Our story on the quirks of pronunciation and word choices in Missouri (“What Did You Say,” January/February 2023) gave solid scientific reasons behind the reasons we say things the way we say them here in the Show-Me State. It turns out, that isn’t the first time our magazine has tackled the subject. Back in August 2004, Editorial Director Danita Allen Wood waded into the Missour-ee versus Missour-uh debate. Nearly 20 years have passed since we first published this column, but the debate lives on.


When Greg and I revived Missouri Life a little more than five years ago, I said I’d never jump into the old Missour-ee versus Missouri-uh debate. But two reasons compel me to go back on my word.

The first is that technology is changing my own pronunciation. I still say “Muh-zur-uh” most of the time, much to my children’s dismay. But the desire to have listeners spell my e-mail address correctly has me using the ee pronunciation. I pronounce carefully and spell out my first name, “d-a-n-i-t-a” then say “at Muh-zur-ee Life—one word—dot com.”

The second is a recent scholarly investigation into the pronuncia­tion of our state name by retired English Professor Donald Lance at the University of Missouri at Columbia. He passed away in 2002 while preparing the article for the journal American Speech, but Professor Matthew Gordon, also at MU, finalized the article.

The paper explores “what the Indians said” to early explorers, how Indians in the 1800s said the words, and other evidence.

The  Peorias, within the Illinois branch of the Algonquian Indians, are credited with naming their neighbors, the Siouan Missouri Indians. The name meant “one who has a wood boat” and would have been pronounced wee-mee-soo-reet.

After Jacques Marquette stayed with the Peorias, he drew a map in 1673 placing the Missouri Indians west of the Mississippi and spelling their name as 8emess8rit. Marquette actually used a French symbol, an o with two horn-like protrusions at the top, but shown as 8 here. Other early explorers between 1681 and 1697 spelled the Algonquian’s name for the Missouri Indians as 8missouri, Emissourita, Missourita, Missouris, Massorites, and Messorites.

Eventually, through French influence, the Missouri Indians adopted the name for themselves and most likely pronounced it mih-zur-ee-yay, with a long a, to rhyme with “say” or “Francais.”

The next evidence was language data collected from 1830 to 1930. Lance found the uh or schwa form, represented by an upside-down e in the dictionary, as the most common pronunciation of the final vowel. Later but similar language research done with people born between 1880 and the 1950s found Americans pronounced each syllable in a variety of ways, including mih or muh, zoor (rhymes with “pure”) or zur (rhymes with “purr”), and finally ee, uh, eye, and also short i (as in “bit”) for the last syllable. In fact, the research shows the short i was more common than the long i.

Lance considered two possible explanations for the frequency of the uh pronunciation. He quotes a source from 1894: “The Irish generally substitute a for i [in unstressed syllables, e.g. courage, ditches]; this substitution is a peculiarity, also, of a very large proportion of the cultivated American inhabitants of Philadelphia, New York City, and some parts of the South and West. A familiar instance is the Western pronunciation Mizura.”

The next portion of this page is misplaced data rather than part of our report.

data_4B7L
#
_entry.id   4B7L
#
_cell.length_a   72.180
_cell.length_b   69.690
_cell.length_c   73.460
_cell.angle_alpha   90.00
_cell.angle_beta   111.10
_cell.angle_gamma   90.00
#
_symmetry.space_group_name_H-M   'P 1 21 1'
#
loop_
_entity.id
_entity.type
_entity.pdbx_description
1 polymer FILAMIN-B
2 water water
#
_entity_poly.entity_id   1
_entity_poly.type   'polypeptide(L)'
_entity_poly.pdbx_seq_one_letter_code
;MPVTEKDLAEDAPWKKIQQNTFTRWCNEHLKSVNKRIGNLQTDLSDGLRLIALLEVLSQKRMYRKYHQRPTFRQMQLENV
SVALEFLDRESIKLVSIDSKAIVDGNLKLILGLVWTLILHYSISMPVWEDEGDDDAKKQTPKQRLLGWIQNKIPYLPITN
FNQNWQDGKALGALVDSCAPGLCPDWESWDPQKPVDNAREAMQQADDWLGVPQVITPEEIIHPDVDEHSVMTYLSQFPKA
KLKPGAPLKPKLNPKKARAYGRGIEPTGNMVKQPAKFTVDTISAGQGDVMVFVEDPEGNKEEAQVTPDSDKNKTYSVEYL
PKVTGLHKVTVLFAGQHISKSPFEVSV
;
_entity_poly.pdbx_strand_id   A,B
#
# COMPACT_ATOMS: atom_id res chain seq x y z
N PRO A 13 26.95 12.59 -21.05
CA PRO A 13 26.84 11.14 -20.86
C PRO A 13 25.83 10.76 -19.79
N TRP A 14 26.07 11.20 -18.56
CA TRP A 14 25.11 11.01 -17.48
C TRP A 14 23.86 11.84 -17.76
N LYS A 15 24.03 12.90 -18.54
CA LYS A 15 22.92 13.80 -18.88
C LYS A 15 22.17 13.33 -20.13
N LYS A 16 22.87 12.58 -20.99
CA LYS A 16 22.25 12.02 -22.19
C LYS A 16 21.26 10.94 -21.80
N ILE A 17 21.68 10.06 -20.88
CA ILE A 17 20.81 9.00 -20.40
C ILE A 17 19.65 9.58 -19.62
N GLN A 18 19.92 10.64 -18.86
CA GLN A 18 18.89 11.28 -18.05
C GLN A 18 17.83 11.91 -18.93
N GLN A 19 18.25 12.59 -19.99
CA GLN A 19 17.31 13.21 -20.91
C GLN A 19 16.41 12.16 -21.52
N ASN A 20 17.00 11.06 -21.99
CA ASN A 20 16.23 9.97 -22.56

Another possible explanation is that when Americans first saw the word in print, they interpreted the final spelled i as a long i, rhyming with “eye,” but then as the syllable weakened in stress, it was reduced to the schwa, or uh sound.

Lance also said if the uh developed through leveling of unstressed syllables, you would expect to find the loss of the uh altogether, leaving just Muh-zur, and indeed, he found that pronunciation, too.

Many people think the uh was Southern, but Lance said the early language data does not support that. A century ago, uh was heard from Maine to Georgia. In fact, more people in the Northern states of Vermont, Connecticut, New Jersey, and Pennsylvania said uh than ee, and ee was more common in South Carolina and Georgia.

If the Irish-Americans were responsible, then their settlement patterns help explain the distribution of uh across the country. Lance speculated that the uh sound in Pennsylvania, Virginia, and North Carolina is a reflection of Scotch-Irish immigration into those areas. Then the sound spread into Tennessee, Mississippi, northern Texas, lower Alabama, western Louisiana, and Arkansas.

So I can choose to blame my uh pronunciation on either my father’s Arkansas ancestors or my mother’s McQueen ancestors.

There was little change in the prevalence of these vowels until about 1900, when the automobile and telephone began to increase communication between people from different regions. The use of ee rose right along with usage of the car and the occurrences of World War I and the Roaring Twenties.

Increasing education probably led to an increase in ee as the more common pronunciation of the final vowel at the expense of folk speech, Lance said.

So which pronunciation is right? Actually, all four are correct: muh-zur-eye, muh-zur-uh, mezur, or muh-zur-ee. Or if not correct, at least explainable.

It probably doesn’t matter. Lance also found that uh is rapidly disappearing, at least among MU students. The majority of the use today is in northwestern Missouri, including Kansas City, but its usage is declining there, as well.

I blame it on e-mail.